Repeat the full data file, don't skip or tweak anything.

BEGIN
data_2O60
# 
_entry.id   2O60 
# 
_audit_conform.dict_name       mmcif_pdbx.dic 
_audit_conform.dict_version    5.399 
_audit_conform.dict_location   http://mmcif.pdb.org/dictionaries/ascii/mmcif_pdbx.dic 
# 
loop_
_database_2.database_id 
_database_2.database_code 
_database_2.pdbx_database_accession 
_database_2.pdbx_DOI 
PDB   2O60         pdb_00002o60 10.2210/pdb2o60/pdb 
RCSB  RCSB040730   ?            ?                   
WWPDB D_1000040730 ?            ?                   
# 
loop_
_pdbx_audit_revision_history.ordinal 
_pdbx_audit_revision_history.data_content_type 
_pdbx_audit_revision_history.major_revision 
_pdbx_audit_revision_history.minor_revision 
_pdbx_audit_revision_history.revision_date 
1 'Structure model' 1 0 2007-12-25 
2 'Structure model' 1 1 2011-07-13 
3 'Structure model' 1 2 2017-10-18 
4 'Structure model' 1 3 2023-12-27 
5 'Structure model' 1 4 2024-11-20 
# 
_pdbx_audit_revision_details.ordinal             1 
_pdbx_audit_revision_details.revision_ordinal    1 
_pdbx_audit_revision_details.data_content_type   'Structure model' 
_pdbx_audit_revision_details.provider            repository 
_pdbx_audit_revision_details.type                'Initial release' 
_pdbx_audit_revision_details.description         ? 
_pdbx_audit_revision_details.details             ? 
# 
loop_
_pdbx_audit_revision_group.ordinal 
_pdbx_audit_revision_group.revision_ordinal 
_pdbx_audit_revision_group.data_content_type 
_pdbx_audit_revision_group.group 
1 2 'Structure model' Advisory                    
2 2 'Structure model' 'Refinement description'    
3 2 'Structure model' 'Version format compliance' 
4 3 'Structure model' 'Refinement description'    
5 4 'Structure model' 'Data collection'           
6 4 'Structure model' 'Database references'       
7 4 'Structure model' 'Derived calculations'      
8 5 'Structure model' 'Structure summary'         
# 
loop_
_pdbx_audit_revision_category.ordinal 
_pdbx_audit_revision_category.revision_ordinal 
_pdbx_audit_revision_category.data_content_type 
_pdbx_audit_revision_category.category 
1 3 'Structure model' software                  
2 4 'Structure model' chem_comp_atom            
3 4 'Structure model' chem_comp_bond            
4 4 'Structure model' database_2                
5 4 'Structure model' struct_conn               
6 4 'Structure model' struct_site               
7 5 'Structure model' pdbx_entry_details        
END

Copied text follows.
data_2O60
# 
_entry.id   2O60 
# 
_audit_conform.dict_name       mmcif_pdbx.dic 
_audit_conform.dict_version    5.399 
_audit_conform.dict_location   http://mmcif.pdb.org/dictionaries/ascii/mmcif_pdbx.dic 
# 
loop_
_database_2.database_id 
_database_2.database_code 
_database_2.pdbx_database_accession 
_database_2.pdbx_DOI 
PDB   2O60         pdb_00002o60 10.2210/pdb2o60/pdb 
RCSB  RCSB040730   ?            ?                   
WWPDB D_1000040730 ?            ?                   
# 
loop_
_pdbx_audit_revision_history.ordinal 
_pdbx_audit_revision_history.data_content_type 
_pdbx_audit_revision_history.major_revision 
_pdbx_audit_revision_history.minor_revision 
_pdbx_audit_revision_history.revision_date 
1 'Structure model' 1 0 2007-12-25 
2 'Structure model' 1 1 2011-07-13 
3 'Structure model' 1 2 2017-10-18 
4 'Structure model' 1 3 2023-12-27 
5 'Structure model' 1 4 2024-11-20 
# 
_pdbx_audit_revision_details.ordinal             1 
_pdbx_audit_revision_details.revision_ordinal    1 
_pdbx_audit_revision_details.data_content_type   'Structure model' 
_pdbx_audit_revision_details.provider            repository 
_pdbx_audit_revision_details.type                'Initial release' 
_pdbx_audit_revision_details.description         ? 
_pdbx_audit_revision_details.details             ? 
# 
loop_
_pdbx_audit_revision_group.ordinal 
_pdbx_audit_revision_group.revision_ordinal 
_pdbx_audit_revision_group.data_content_type 
_pdbx_audit_revision_group.group 
1 2 'Structure model' Advisory                    
2 2 'Structure model' 'Refinement description'    
3 2 'Structure model' 'Version format compliance' 
4 3 'Structure model' 'Refinement description'    
5 4 'Structure model' 'Data collection'           
6 4 'Structure model' 'Database references'       
7 4 'Structure model' 'Derived calculations'      
8 5 'Structure model' 'Structure summary'         
# 
loop_
_pdbx_audit_revision_category.ordinal 
_pdbx_audit_revision_category.revision_ordinal 
_pdbx_audit_revision_category.data_content_type 
_pdbx_audit_revision_category.category 
1 3 'Structure model' software                  
2 4 'Structure model' chem_comp_atom            
3 4 'Structure model' chem_comp_bond            
4 4 'Structure model' database_2                
5 4 'Structure model' struct_conn               
6 4 'Structure model' struct_site               
7 5 'Structure model' pdbx_entry_details        